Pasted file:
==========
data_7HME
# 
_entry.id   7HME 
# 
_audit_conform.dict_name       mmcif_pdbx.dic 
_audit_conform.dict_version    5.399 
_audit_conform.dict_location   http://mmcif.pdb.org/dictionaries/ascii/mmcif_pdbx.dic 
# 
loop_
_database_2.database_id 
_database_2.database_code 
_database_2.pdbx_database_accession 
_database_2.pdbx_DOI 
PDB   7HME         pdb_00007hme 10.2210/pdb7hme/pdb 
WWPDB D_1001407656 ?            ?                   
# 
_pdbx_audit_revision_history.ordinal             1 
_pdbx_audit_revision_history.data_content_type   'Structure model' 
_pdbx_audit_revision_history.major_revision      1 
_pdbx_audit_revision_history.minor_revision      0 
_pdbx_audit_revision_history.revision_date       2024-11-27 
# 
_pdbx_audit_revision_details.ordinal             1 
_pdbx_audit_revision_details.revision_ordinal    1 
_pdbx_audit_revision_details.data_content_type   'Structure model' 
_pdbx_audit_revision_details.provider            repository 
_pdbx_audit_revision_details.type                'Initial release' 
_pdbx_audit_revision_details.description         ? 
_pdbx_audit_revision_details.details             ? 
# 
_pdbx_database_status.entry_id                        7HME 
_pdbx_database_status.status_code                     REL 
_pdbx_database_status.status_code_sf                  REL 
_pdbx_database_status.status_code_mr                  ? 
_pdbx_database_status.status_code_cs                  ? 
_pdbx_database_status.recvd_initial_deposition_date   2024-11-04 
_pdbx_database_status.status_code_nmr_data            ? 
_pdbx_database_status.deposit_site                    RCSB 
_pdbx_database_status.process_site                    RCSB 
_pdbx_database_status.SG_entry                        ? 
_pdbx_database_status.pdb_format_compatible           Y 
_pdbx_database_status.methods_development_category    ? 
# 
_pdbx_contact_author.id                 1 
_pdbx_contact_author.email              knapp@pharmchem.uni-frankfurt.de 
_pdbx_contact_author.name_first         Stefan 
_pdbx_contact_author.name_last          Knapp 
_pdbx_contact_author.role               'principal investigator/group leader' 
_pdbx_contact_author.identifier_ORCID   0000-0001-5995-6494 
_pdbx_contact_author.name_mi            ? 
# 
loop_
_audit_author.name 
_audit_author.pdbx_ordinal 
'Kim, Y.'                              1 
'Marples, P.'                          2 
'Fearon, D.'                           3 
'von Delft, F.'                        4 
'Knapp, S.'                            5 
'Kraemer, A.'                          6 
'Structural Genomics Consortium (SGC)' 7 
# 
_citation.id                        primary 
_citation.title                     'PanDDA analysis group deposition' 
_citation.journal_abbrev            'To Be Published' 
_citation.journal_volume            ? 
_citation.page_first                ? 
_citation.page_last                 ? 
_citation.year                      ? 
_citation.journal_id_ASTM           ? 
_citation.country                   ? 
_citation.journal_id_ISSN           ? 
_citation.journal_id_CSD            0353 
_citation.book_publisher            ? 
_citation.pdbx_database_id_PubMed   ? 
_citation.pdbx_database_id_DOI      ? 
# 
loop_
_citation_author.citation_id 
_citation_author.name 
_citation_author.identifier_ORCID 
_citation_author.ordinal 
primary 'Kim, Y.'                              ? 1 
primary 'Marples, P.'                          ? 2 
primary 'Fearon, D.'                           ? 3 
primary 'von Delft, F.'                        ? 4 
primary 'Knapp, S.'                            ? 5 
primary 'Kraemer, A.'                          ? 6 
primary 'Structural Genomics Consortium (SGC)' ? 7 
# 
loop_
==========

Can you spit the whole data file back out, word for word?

data_7HME
# 
_entry.id   7HME 
# 
_audit_conform.dict_name       mmcif_pdbx.dic 
_audit_conform.dict_version    5.399 
_audit_conform.dict_location   http://mmcif.pdb.org/dictionaries/ascii/mmcif_pdbx.dic 
# 
loop_
_database_2.database_id 
_database_2.database_code 
_database_2.pdbx_database_accession 
_database_2.pdbx_DOI 
PDB   7HME         pdb_00007hme 10.2210/pdb7hme/pdb 
WWPDB D_1001407656 ?            ?                   
# 
_pdbx_audit_revision_history.ordinal             1 
_pdbx_audit_revision_history.data_content_type   'Structure model' 
_pdbx_audit_revision_history.major_revision      1 
_pdbx_audit_revision_history.minor_revision      0 
_pdbx_audit_revision_history.revision_date       2024-11-27 
# 
_pdbx_audit_revision_details.ordinal             1 
_pdbx_audit_revision_details.revision_ordinal    1 
_pdbx_audit_revision_details.data_content_type   'Structure model' 
_pdbx_audit_revision_details.provider            repository 
_pdbx_audit_revision_details.type                'Initial release' 
_pdbx_audit_revision_details.description         ? 
_pdbx_audit_revision_details.details             ? 
# 
_pdbx_database_status.entry_id                        7HME 
_pdbx_database_status.status_code                     REL 
_pdbx_database_status.status_code_sf                  REL 
_pdbx_database_status.status_code_mr                  ? 
_pdbx_database_status.status_code_cs                  ? 
_pdbx_database_status.recvd_initial_deposition_date   2024-11-04 
_pdbx_database_status.status_code_nmr_data            ? 
_pdbx_database_status.deposit_site                    RCSB 
_pdbx_database_status.process_site                    RCSB 
_pdbx_database_status.SG_entry                        ? 
_pdbx_database_status.pdb_format_compatible           Y 
_pdbx_database_status.methods_development_category    ? 
# 
_pdbx_contact_author.id                 1 
_pdbx_contact_author.email              knapp@pharmchem.uni-frankfurt.de 
_pdbx_contact_author.name_first         Stefan 
_pdbx_contact_author.name_last          Knapp 
_pdbx_contact_author.role               'principal investigator/group leader' 
_pdbx_contact_author.identifier_ORCID   0000-0001-5995-6494 
_pdbx_contact_author.name_mi            ? 
# 
loop_
_audit_author.name 
_audit_author.pdbx_ordinal 
'Kim, Y.'                              1 
'Marples, P.'                          2 
'Fearon, D.'                           3 
'von Delft, F.'                        4 
'Knapp, S.'                            5 
'Kraemer, A.'                          6 
'Structural Genomics Consortium (SGC)' 7 
# 
_citation.id                        primary 
_citation.title                     'PanDDA analysis group deposition' 
_citation.journal_abbrev            'To Be Published' 
_citation.journal_volume            ? 
_citation.page_first                ? 
_citation.page_last                 ? 
_citation.year                      ? 
_citation.journal_id_ASTM           ? 
_citation.country                   ? 
_citation.journal_id_ISSN           ? 
_citation.journal_id_CSD            0353 
_citation.book_publisher            ? 
_citation.pdbx_database_id_PubMed   ? 
_citation.pdbx_database_id_DOI      ? 
# 
loop_
_citation_author.citation_id 
_citation_author.name 
_citation_author.identifier_ORCID 
_citation_author.ordinal 
primary 'Kim, Y.'                              ? 1 
primary 'Marples, P.'                          ? 2 
primary 'Fearon, D.'                           ? 3 
primary 'von Delft, F.'                        ? 4 
primary 'Knapp, S.'                            ? 5 
primary 'Kraemer, A.'                          ? 6 
primary 'Structural Genomics Consortium (SGC)' ? 7 
# 
loop_